Kiryat Moshe mixed-use project to replace Jerusalem flour mill

Ir Olam Photo: Viv Point

Ir Olam will have office and commercial space, an events hall, hotel and housing.

Last week work began on the demolition of Jerusalem's flour mill on Yosef Weitz Street. It will be replaced by 'Ir Olam,' a unique mixed-use project planned by architect Avner Yashar, with office and commercial space, housing and hotels, and a unique design rarely seen in the Israeli capital.

The project is being developed by ISA Group, managed by co-CEOS Akiva Zorbein and Shalom Greiba, on a 3.375 acre site beneath Givat Shaul on the road to Har Nof and the Jerusalem Forest. The site is near Road 16, the new western Jerusalem entrance highway.

The planned project includes two long buildings six to seven floors high and two 25-floor towers with 3,000 square meters of commercial space, 5,000 square meters of office space, a 940 square meter events hall, a 1,825 square meter - 160-room hotel, and apartments in the interior of the project. 'Ir Olam' has yet to receive final planning approval so the final dimensions of the project are not yet certain.

Yashar said, "The location is very interesting because Givat Shaul was once an industrial zone far from the city where the Angel bakery and flour mill were built. Dramatic things are happening there. The first is Road 16 the new entrance highway to Jerusalem which comes right up to the southern side of the project and will be a major new entrance to the city. The second is that there will be a Jerusalem light rail line on the main road above the project, Kanfei Nesharim Street, on which construction has already begun. Ultimately, industrial enterprises will leave for more contemporary activities. Our project sits on the seam between the Kiryat Moshe residential neighborhood and the margins of industry. It's a strategic location in which to create change.'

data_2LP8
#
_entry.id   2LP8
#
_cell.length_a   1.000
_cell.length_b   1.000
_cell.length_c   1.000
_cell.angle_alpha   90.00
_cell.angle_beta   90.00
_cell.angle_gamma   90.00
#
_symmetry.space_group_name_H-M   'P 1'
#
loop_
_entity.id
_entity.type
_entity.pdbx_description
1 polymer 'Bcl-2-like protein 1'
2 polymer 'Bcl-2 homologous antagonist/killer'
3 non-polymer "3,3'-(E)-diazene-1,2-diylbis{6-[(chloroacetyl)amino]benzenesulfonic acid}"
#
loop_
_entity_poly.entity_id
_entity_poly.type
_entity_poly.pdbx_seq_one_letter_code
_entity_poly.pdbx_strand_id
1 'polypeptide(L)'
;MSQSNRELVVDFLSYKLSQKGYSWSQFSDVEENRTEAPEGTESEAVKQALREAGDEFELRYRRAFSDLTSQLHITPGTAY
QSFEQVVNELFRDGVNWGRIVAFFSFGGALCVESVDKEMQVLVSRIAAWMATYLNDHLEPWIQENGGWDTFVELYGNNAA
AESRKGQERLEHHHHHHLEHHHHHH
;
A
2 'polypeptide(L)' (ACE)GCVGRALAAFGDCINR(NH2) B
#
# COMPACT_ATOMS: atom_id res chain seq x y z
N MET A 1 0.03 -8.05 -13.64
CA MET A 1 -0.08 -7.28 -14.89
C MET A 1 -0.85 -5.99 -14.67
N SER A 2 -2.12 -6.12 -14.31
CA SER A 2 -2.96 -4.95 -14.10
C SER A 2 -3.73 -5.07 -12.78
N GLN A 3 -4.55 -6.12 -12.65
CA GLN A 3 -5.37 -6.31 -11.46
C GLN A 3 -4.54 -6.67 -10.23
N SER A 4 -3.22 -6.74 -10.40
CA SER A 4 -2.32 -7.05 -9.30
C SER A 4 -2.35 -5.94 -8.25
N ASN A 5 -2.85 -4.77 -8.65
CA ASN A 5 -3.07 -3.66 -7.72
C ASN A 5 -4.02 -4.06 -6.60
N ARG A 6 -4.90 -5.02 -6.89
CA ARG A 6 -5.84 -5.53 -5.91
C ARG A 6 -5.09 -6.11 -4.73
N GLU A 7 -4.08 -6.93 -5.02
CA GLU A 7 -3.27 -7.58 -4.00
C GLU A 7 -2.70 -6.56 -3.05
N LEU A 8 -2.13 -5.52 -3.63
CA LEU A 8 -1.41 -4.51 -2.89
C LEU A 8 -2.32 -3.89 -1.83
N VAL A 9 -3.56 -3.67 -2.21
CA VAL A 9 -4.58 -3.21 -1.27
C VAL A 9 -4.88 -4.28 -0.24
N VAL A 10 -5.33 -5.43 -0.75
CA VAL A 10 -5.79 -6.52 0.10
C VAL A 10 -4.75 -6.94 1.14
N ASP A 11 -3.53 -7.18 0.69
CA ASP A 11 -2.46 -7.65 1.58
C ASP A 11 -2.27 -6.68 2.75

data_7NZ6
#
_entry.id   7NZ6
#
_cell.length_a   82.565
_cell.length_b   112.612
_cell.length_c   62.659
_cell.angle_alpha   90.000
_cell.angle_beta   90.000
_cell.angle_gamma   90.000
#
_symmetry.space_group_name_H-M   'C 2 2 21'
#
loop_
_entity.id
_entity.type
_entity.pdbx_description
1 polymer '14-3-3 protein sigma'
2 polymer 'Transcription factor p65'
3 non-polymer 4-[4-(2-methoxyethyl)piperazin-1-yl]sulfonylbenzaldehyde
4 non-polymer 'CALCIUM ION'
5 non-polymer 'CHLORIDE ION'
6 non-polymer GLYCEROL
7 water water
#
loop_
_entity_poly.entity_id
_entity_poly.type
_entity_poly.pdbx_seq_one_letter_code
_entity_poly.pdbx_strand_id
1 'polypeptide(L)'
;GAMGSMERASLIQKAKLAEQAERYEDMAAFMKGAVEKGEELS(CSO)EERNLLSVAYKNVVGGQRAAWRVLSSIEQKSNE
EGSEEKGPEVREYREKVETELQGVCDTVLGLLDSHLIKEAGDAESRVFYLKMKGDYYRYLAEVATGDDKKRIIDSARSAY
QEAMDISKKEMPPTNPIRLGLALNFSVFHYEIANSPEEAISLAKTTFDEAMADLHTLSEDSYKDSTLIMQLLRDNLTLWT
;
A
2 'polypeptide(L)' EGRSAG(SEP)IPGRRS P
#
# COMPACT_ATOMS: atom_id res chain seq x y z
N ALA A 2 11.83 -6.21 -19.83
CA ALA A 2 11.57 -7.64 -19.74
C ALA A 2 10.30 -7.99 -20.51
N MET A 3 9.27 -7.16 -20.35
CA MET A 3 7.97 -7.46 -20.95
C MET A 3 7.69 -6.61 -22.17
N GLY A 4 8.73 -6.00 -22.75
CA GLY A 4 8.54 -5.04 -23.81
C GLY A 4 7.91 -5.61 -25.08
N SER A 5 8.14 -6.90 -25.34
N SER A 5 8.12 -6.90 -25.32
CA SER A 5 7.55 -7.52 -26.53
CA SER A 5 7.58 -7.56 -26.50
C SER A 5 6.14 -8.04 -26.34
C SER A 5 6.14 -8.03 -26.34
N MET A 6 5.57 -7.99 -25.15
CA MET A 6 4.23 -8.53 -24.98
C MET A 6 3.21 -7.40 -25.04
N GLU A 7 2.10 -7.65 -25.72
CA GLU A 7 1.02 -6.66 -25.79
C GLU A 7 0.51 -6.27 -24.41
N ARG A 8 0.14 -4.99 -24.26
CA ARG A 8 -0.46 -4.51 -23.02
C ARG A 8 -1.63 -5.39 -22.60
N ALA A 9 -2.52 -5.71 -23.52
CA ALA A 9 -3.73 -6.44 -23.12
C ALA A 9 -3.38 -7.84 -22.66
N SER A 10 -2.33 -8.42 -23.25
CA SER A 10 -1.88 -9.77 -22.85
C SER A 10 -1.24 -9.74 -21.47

Yashar added, 'Jerusalem is undergoing a very big transformation in everything related to real estate development. Once they only did government buildings and the economy itself did not get going. There is now a large amount of building of housing and businesses both in the heart of the city and the suburbs. The city is really flourishing. The planning authorities are also reexamining how to build. We meet the condition for building with stone but in a new way with silo structures and the bridge above the highway, which are very impressive. It isn't perhaps beautiful but it has the major power of a fleeting and past world. We wanted to preserve something of that spirit with the daring of a new project."

The project is on the edge of Kiryat Moshe, a Jerusalem neighborhood built in the 1920s as a garden suburb and today inhabited by the national religious and ultra-orthodox communities. A 100 square meter, four-room apartment in Kiryat Moshe Street is on the market for NIS 2.75 million and a 63 square meter three room apartment in Levi Eliezer Street is on the market for NIS 1.98 million. Office space in the Atid Tower in Givat Shaul is being leased for NIS 78 per square meter and a work space is for rent for Nis 4,500 per month for 138 square meters.

Published by Globes, Israel business news - en.globes.co.il - on August 29, 2021

Copyright of Globes Publisher Itonut (1983) Ltd. 2021

Ir Olam Photo: Viv Point
Ir Olam Photo: Viv Point
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